The International Standard for Sustainable Wild Collection of Medicinal and Aromatic Plants (ISSC-MAP)


Josef A. Brinckmann


Traditional & Complementary Medicine Exhibition 2007 (TCME 2007)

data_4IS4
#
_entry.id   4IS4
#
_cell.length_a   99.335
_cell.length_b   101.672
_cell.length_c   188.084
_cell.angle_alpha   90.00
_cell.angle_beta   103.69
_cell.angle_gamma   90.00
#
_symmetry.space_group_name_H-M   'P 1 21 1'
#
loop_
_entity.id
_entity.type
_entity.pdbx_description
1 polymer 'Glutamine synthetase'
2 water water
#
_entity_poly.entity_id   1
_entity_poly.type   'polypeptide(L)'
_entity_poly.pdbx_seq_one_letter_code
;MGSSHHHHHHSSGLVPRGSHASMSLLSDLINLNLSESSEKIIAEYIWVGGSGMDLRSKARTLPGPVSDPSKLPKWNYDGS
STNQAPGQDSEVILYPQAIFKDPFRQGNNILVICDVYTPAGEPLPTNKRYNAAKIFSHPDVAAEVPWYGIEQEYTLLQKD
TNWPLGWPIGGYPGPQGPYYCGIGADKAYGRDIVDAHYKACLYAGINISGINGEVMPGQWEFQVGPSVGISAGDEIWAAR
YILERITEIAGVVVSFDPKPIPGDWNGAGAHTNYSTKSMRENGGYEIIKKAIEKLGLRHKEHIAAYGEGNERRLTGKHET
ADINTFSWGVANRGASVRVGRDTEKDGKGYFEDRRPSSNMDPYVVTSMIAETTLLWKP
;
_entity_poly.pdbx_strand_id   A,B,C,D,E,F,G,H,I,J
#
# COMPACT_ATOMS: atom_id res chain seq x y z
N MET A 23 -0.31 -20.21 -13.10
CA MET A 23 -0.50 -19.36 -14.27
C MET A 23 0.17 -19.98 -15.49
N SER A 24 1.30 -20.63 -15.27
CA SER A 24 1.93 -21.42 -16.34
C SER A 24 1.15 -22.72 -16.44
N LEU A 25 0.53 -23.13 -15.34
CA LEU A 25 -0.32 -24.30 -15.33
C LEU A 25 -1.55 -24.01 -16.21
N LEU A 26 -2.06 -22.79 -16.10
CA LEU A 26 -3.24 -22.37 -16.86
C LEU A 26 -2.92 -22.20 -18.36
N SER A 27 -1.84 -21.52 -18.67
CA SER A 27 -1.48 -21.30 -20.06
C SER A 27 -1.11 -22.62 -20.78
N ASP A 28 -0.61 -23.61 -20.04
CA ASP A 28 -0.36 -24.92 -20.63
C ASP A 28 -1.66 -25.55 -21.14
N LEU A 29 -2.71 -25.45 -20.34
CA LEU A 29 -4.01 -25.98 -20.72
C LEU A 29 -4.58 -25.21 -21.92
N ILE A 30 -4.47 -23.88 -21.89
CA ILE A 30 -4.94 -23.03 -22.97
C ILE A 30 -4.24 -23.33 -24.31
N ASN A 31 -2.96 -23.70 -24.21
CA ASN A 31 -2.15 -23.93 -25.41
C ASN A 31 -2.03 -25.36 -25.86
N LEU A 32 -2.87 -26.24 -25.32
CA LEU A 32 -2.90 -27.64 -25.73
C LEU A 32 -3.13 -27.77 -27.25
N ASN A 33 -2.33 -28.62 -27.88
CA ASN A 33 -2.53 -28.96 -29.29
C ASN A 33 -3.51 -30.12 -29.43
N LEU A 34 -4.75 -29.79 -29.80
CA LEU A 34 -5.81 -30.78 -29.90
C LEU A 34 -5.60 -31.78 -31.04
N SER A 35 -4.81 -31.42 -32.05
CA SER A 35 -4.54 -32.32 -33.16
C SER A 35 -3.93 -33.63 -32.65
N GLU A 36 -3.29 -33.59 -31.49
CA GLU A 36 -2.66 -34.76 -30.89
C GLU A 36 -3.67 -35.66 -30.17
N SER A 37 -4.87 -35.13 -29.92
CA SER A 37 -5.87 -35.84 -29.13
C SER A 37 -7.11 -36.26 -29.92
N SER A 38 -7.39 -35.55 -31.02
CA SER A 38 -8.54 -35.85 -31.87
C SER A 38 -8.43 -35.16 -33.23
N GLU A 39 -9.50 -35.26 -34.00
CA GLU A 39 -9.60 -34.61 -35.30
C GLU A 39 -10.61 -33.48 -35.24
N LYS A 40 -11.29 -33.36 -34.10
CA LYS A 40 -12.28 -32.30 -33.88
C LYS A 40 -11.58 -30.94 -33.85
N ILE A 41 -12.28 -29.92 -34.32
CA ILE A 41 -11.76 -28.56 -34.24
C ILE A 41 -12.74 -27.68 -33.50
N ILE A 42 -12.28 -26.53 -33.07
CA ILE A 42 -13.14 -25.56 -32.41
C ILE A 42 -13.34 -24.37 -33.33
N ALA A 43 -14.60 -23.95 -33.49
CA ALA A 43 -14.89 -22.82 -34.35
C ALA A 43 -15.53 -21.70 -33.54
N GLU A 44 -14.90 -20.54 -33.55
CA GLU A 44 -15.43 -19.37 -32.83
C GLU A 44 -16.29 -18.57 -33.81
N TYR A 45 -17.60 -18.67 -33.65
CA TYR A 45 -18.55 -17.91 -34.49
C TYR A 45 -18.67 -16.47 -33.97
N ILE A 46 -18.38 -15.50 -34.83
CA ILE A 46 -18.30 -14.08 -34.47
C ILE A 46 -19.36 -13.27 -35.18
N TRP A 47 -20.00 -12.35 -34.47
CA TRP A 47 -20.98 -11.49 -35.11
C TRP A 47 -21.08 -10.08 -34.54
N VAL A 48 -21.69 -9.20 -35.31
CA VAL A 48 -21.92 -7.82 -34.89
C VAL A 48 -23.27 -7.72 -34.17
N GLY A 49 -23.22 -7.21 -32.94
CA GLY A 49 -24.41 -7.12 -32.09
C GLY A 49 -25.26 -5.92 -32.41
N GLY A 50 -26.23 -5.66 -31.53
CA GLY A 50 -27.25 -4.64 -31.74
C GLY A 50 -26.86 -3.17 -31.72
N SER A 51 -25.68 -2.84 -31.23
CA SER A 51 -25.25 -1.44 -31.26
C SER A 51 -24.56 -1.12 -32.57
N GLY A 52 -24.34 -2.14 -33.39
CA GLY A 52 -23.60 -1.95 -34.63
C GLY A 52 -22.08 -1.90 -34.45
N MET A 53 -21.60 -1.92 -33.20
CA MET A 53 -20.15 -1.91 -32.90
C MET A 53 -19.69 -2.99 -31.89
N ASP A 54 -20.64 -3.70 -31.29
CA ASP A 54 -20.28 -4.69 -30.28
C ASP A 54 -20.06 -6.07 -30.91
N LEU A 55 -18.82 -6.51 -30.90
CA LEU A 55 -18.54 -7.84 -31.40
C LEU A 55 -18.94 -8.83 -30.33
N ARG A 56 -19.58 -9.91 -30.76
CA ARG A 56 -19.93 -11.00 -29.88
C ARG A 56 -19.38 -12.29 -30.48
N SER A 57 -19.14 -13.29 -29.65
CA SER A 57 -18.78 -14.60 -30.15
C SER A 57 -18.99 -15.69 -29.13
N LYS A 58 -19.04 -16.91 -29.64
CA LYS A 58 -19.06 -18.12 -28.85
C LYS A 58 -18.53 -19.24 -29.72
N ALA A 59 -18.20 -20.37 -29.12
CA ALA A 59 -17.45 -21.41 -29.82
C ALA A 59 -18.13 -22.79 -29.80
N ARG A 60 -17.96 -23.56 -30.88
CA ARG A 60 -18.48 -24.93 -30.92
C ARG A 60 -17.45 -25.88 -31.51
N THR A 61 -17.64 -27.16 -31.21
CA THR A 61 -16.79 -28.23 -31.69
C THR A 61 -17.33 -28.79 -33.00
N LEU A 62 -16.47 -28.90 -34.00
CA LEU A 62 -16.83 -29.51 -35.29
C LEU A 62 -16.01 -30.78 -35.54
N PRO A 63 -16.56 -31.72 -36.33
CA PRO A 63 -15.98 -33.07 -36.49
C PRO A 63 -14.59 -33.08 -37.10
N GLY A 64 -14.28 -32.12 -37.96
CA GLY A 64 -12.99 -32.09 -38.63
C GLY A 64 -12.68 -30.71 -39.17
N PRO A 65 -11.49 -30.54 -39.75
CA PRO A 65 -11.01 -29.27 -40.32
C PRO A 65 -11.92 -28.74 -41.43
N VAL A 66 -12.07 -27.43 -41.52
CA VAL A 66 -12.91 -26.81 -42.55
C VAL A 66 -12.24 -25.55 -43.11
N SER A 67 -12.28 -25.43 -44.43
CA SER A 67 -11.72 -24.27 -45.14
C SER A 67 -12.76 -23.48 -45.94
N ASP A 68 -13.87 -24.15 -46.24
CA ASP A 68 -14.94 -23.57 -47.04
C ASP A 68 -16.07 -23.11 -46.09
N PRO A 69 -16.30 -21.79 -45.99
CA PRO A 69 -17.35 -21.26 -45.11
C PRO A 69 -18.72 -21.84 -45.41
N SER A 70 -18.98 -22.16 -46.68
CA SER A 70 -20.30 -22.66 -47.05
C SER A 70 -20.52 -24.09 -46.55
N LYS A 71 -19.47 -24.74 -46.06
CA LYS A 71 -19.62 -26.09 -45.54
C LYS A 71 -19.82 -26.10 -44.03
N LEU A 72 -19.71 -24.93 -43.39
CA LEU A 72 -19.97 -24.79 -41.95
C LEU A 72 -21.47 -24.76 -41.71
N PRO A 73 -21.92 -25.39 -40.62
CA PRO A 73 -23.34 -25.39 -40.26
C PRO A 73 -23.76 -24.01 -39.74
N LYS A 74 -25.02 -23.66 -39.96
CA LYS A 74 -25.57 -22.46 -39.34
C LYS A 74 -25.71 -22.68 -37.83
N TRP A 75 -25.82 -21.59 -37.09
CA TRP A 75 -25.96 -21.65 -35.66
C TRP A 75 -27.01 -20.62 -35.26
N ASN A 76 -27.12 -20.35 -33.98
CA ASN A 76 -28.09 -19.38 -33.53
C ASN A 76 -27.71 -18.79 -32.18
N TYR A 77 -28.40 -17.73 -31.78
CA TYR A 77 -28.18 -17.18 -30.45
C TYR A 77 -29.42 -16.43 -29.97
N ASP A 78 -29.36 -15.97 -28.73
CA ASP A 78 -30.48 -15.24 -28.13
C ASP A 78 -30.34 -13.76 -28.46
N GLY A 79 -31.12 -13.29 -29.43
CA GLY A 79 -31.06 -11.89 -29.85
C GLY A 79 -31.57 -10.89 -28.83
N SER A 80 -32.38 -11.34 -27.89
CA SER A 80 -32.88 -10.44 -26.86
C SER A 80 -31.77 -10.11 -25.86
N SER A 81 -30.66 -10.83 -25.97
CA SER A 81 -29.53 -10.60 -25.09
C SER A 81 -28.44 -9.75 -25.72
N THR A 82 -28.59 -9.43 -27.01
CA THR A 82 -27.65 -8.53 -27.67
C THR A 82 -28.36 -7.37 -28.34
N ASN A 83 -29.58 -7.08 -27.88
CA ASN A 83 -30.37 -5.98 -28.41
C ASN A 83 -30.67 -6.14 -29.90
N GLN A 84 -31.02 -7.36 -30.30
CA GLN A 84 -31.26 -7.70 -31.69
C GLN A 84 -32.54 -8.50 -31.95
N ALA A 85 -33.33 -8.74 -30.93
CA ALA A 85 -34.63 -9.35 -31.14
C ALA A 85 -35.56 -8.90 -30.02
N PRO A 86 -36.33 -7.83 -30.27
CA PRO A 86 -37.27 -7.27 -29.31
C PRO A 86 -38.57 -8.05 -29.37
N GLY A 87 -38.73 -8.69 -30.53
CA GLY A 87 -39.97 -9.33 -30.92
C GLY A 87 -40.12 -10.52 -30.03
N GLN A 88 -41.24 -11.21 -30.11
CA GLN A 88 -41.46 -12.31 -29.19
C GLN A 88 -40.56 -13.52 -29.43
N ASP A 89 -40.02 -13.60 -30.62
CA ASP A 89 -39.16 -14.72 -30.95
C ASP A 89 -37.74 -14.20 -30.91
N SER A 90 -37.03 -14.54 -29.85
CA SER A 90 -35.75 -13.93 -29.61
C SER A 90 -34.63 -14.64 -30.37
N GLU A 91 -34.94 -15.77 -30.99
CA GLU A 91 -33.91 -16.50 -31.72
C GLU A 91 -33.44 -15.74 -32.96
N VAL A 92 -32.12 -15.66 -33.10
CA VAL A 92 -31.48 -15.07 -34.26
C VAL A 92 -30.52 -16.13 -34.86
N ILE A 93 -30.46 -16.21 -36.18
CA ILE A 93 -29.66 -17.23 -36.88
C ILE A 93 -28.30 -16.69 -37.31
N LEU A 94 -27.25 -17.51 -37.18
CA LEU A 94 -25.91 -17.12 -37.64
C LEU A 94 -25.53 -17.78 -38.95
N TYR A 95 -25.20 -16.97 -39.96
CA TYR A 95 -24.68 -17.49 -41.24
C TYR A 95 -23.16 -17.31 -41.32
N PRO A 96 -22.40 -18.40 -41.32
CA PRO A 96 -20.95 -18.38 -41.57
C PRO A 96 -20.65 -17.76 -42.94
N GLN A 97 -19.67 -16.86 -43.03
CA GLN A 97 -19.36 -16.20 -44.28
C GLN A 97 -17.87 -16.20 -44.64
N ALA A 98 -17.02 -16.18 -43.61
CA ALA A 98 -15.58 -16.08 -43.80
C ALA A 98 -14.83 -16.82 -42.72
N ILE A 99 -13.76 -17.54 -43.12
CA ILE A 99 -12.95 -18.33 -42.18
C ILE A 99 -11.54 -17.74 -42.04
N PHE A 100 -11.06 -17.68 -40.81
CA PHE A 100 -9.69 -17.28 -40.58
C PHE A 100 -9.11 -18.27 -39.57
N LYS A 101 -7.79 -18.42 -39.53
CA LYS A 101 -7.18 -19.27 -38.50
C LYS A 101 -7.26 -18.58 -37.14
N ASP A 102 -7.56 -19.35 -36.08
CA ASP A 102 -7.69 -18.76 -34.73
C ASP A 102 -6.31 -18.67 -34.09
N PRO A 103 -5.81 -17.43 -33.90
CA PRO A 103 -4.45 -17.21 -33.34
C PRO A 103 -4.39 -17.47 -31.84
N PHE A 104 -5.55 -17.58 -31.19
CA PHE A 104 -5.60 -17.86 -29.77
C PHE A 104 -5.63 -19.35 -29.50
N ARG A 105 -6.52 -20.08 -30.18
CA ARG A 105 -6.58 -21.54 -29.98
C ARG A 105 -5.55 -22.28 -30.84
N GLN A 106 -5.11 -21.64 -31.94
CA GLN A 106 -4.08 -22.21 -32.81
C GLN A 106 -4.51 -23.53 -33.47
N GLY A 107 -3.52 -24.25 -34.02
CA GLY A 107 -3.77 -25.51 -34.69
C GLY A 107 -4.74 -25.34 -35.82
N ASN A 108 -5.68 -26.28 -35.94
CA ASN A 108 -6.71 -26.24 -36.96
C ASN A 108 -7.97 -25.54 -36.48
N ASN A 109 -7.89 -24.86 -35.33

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An estimated 50,000 - 70,000 plant species are used in traditional and modern medicine throughout the world. These species make an essential contribution to healthcare, provide an important source of income to rural harvesters, and, along with species used more for their aromatic properties, fuel a major industry in herbal products, pharmaceuticals and fragrances. The great majority of medicinal and aromatic plant (MAP) species used today are collected from the wild. Unfortunately, available information suggests that up to 15,000 MAP species could be threatened, many as a direct result of unsustainable collection practices. The process to develop an International Standard for the Sustainable Wild Collection of Medicinal and Aromatic Plants (ISSC¬MAP) began in 2004 as a joint initiative of the German Federal Agency for Nature Conservation (BfN), World Wide Fund for Nature (WWF Germany) and TRAFFIC. The initial core group has expanded to include industry associations, companies, certifiers, and community-based NGOs through international steering, advisory and technical groups. The purpose of the ISSC-MAP is to ensure the continued use and long-term survival of MAP species and populations in their habitats, while respecting the traditions, cultures and livelihoods of all stakeholders. The objectives of this standard are to provide a framework of principles and criteria that can be applied to the management of MAP species and their ecosystems, to provide guidance for management planning, to serve as a basis for monitoring and reporting, and to recommend requirements for certification of sustainable wild collection of MAP resources.